US Occupation Forces Draw up New Rules for Press Censorship of Iraqi Media. Officials say the code is not intended to censor the media, only to stifle intemperate speech, but Iraqi journalists who endured censorship under Saddam Hussein are protesting the decision; The U.S. and U.N. Refuse to Provide Protection for Witnesses of Massacres: Dr. Sima Samar, Chair of the Afghanistan Independent Human Rights Commission. "We keep asking the [UN] Human Rights Commission for an inquiry and investigation into [the mass graves] I don t know why it s delayed because we do believe in peace with justice but there is a lot of argument that they don t want to exchange stability for justice"; Former Congressmember Cynthia McKinney Speaks about the War Abroad and the War at Home. All Americans are being asked to sacrifice so that a few can get butter while the masses get guns.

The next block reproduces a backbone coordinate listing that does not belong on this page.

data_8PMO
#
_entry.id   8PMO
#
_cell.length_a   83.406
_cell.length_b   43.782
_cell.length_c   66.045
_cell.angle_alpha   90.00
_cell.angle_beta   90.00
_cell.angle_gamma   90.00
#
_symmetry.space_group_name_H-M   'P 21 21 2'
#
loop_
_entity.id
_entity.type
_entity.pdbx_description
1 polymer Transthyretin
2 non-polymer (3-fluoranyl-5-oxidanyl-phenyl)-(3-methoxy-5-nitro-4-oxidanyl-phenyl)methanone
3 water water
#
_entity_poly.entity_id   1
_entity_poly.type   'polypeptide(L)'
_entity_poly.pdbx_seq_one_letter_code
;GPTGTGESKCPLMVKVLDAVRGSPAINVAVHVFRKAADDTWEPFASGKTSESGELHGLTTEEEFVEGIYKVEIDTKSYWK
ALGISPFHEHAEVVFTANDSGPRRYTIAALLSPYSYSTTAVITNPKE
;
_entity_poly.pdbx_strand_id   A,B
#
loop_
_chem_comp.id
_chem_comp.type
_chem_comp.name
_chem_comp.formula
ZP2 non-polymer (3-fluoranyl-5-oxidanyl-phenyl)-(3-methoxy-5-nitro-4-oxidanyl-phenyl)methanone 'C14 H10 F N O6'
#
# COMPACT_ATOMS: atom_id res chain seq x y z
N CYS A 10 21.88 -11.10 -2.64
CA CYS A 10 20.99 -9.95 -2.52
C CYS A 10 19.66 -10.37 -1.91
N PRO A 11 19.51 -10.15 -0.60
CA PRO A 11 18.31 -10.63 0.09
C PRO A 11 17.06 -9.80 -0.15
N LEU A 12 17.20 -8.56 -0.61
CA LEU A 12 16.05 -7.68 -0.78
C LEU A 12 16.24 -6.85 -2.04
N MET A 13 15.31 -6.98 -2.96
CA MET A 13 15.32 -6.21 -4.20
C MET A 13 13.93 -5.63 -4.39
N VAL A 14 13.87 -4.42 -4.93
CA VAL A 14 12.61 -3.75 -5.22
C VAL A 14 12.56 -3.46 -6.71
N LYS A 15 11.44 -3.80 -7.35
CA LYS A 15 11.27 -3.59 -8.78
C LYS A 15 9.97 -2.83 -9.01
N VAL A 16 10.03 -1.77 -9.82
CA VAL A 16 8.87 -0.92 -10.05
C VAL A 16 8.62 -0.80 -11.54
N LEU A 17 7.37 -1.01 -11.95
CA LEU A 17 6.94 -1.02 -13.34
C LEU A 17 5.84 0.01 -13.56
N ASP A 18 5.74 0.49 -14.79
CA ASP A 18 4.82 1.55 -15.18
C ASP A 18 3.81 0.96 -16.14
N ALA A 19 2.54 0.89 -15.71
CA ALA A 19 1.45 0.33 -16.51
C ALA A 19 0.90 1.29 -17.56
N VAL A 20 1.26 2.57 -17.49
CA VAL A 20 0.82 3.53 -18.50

8:00-8:01 Billboard 8:01-8:06 Headlines 8:06-8:07 One Minute Music Break 8:07-8:20 US Occupation Forces Draw up New Rules for Press Censorship of Iraq Media Freedom s untidy. These are the words Secretary of Defense Donald Rumsfeld uttered when faced with increasingly difficult questions at a Pentagon Press briefing on April 11. Rampant looting had broken out across Baghdad. Buildings were set on fire all over the city. Workers at the Baghdad National museum had fled and the museum was being gutted of its archaeological treasures. Rumsfeld told reporters: It s untidy. And freedom s untidy. And free people are free to make mistakes and commit crimes and do bad things." Evidently, the same rule will not apply to the free Iraqi press. Last week, US occupation forces devised a code of conduct for the Iraqi press. Officials say the code is not intended to censor the media, only to stifle intemperate speech that could incite violence and hinder efforts to build a civil society. Material deemed provocative will be threatened or shut down. The decision has drawn protests from Iraqi journalists who endured censorship under Saddam Hussein and were punished if they strayed beyond the official line. Dozens of daily and weekly newspapers have sprung up in the capital since the fall of Saddam s regime in April. The Washington Post describes the situation as a raucous rush of unfettered expression. * Borzou Daragahi, freelance reporter in Baghdad. He broke the story on the new US code of conduct for the Iraqi media, in the Associated Press. Link: http://www.borzou.com 8:20-8:21 One Minute Music Break 8:21-8:40 Former Congress Member, Cynthia Mckinney, Speaks about the War Abroad and the War at Home The Congressional Budget Office predicted yesterday that the federal budget deficit will top $400 billion this year. The estimate is twice what the office projected in January. Economists said the soaring deficit is a result of President Bush s tax cut and increased defense spending related to the war in Iraq. Last weekend, former congress member of Georgia, Cynthia Mckinney, spoke at an event in Washington D.C. About the war abroad and the war at home. * Cynthia McKinney, former U.S. Representative, speaking on May 31, 2003 in Washington, D.C. 8:40-8:41 One Minute Music Break 8:41-8:58 Chair of the Afghanistan Independent Human Rights Commission, Dr. Sima Samar, Speaks about Security, Reconstruction and Mass Graves in Afghanistan Afghanistan is in a state of chaos. The latest developments: Hundreds of peacekeepers held a memorial service in Kabul yesterday to honor four German soldiers killed in the deadliest attack yet on the multinational force. The four soldiers and an Afghan civilian were killed on Saturday in a suicide bomb attack in Kabul. Nearly 30 peacekeepers and several Afghan bystanders were injured. Also yesterday, US troops came under attack on the Pakistani border. They killed four suspected Taliban members in the ensuing three-hour gun battle. The day before, attackers fired four rocket-propelled grenades at an Afghan government post in the same region. Those are only the attacks we hear about as they happen. But Barry Bearak reports in The New York Times Magazine that sniper ambushes on Afghans employed to clear landmines occur almost daily. It is no secret that outside of the capital city of Kabul, Afghanistan is run by warlords. Bearak s 7,000 word piece in the The New York Times Magazine was the cover story. The cover blared: Warlord-i-stan, with a close-up picture of His Excellency Ismail Khan -- ruler of the ancient city of Heart. The warlords control their own armies, with tanks and artillery, and refuse to disband them to help form the fledgling Afghan national army. Most of the warlords have at one time or another been on opposing sides in civil war Dr. Sima Samar is the chair of the Afghanistan Independent Human Rights Commission. During the six-month interim Afghan government, Dr. Samar served as the Minister for Women's Affairs. According to the Guardian of London, Dr. Samar led a group of women to confront the warlords during the loya jirga to choose the new Afghan government exactly one year ago. Dr. Samar set the tone when she said: "This is not democracy. This is a rubber stamp. Everything here has already been decided by those with the power. This jirga includes all the warlords. None of them is left out." Then, her deputy, Taj Kokar, and a group of women delegates confronted the former president Burhanuddin Rabbani. Kokar asked, "Why have you killed and raped our women? Why do we have so many widows in this country?" President Hamid Karzai turned her down for the post of Women s Affairs Minister in the new government after conservative religious factions launched a campaign of slander and intimidation against her. Today, in Washington, D.C., Dr. Samar receives a new United Nations human rights award. * Dr. Sima Samar, Chair of the Afghanistan Independent Human Rights Commission. 8:58-8:59 Outro and Credits Democracy Now! is produced by Kris Abrams, Mike Burke, Angie Karran, Sharif Abdul Kouddous, Ana Nogueira, Elizabeth Press with help from Noah Reibel and Vilka Tzouras. Mike Di Filippo is our music maestro and engineer. Thanks also to Uri Galed, Angela Alston, Emily Kunstler, Orlando Richards, Simba Rousseau, Rafael delaUz, Gabriel Weiss, Johnny Sender, Rich Kim, Karen Ranucci, Fatima Mojadiddy, Denis Moynihan and Jenny Filipazzo.